Monday, January 28, 2013

Fwd: qotd: Bill Keller on P4P and single payer

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Subject: qotd: Bill Keller on P4P and single payer
Date: Mon, 28 Jan 2013 11:28:03 -0800
From: Don McCanne <>
To: Quote-of-the-Day <>

The New York Times
January 27, 2013
Carrots for Doctors
By Bill Keller

With its ambitious proposal to pay doctors in public hospitals based on
the quality of their work — not the number of tests they order, pills
they prescribe or procedures they perform — New York City has hopped
aboard the biggest bandwagon in health care. Pay for performance, or P4P
in the jargon, is embraced by right and left. It has long been the
favorite egghead prescription for our absurdly overpriced,
underperforming health care system. The logic seems unassailable: Reward
quality, and you will get quality. Stop rewarding waste, and you will
get less waste. QED! P4P!

If only it worked.

For if you spend a little time with the P4P skeptics — a data-bearing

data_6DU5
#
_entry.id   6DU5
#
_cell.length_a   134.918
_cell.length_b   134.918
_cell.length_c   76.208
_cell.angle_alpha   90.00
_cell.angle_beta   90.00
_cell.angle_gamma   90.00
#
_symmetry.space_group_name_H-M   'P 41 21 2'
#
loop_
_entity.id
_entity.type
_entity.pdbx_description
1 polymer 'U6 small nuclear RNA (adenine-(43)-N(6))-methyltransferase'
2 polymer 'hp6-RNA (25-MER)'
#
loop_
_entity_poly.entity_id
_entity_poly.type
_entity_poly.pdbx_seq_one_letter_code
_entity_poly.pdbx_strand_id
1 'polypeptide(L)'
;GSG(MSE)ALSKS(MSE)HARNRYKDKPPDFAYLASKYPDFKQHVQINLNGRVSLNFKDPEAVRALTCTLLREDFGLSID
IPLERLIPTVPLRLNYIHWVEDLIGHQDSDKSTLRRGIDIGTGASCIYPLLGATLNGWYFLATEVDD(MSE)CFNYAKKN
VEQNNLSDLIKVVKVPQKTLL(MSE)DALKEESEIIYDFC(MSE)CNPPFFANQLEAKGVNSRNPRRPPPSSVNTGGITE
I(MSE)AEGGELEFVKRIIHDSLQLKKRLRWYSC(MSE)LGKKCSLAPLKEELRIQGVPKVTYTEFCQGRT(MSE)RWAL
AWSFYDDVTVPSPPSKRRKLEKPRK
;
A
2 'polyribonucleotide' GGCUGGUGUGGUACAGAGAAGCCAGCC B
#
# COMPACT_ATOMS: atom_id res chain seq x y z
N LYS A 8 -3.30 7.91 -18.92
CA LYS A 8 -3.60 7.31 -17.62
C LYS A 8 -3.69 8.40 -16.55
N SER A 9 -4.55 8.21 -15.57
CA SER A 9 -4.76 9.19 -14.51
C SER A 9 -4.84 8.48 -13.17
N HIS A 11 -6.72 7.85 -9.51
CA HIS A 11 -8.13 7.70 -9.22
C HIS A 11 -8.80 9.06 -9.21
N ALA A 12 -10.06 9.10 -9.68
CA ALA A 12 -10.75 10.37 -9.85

minority among physicians and health economists — you will come away
full of doubts. In practice, pay for performance does little to improve
outcomes or to control costs.

The first problem with P4P is that it does not address the biggest
problem. Americans spend more than twice as much per capita as other
developed countries on health care — a crippling 18 percent of the
country's economic output, and growing.

But the main reason everything costs less in other countries is that
other countries tend to have one big payer — usually the government —
with the clout to bargain down prices. A single-payer system has, so
far, proven politically unpalatable in this country.

Comment: Bill Keller, the former executive editor of The New York
Times, explains why pay-for-performance (P4P) is a false solution to the
problems of high health care costs and mediocre quality. Although he
recognizes the correct solution - a single payer system - he follows the
lead of other journalists and politicians in immediately dismissing it
as being "politically unpalatable."

Was Medicare politically unpalatable?

Consider the following oft-expressed concept. "Single payer is the
solution that would bring health care to everyone at a cost that we can
afford; therefore we shouldn't adopt it because of concerns about
political feasibility." Phrased this way, obviously this is a non sequitur.

Let's jam single payer into its proper place in government. The we'll
see how politically unpalatable it is, or rather is not.

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